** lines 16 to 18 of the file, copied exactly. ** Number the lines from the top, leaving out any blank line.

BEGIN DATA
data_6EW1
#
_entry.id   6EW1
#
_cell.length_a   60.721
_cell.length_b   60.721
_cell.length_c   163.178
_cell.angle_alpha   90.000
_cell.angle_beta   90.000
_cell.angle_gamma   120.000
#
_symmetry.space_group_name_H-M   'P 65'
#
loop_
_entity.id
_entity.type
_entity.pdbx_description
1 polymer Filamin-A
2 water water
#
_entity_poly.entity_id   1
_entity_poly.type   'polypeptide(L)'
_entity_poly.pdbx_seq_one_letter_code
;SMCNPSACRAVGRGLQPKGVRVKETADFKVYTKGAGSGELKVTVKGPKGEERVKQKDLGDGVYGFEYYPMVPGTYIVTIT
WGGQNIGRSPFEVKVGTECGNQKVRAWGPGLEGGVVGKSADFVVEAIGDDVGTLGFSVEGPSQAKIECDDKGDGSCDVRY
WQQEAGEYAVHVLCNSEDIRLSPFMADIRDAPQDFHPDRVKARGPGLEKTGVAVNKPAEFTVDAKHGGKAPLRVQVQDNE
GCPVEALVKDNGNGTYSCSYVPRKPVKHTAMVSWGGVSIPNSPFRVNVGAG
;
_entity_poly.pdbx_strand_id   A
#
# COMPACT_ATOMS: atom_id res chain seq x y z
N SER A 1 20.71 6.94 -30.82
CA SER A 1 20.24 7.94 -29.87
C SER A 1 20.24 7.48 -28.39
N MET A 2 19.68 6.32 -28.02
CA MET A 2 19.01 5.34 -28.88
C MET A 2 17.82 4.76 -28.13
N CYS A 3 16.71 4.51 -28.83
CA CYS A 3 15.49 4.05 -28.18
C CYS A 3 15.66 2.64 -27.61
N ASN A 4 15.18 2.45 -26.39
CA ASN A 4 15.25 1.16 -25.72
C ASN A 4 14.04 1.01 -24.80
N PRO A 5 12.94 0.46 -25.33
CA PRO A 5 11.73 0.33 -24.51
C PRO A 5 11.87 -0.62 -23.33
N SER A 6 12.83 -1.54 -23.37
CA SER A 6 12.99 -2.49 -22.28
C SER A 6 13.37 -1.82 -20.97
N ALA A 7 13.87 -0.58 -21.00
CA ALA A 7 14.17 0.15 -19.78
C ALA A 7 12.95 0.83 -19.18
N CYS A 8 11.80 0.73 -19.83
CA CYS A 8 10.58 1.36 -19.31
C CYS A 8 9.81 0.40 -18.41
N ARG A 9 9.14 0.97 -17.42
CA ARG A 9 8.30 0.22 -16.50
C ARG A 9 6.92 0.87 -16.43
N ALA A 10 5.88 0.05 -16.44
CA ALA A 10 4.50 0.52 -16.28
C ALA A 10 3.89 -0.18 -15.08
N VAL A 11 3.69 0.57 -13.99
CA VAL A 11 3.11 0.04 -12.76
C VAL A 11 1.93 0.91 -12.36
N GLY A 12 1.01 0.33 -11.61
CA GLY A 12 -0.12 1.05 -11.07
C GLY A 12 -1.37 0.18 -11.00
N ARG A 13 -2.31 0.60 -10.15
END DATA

_entity.type
_entity.pdbx_description
1 polymer Filamin-A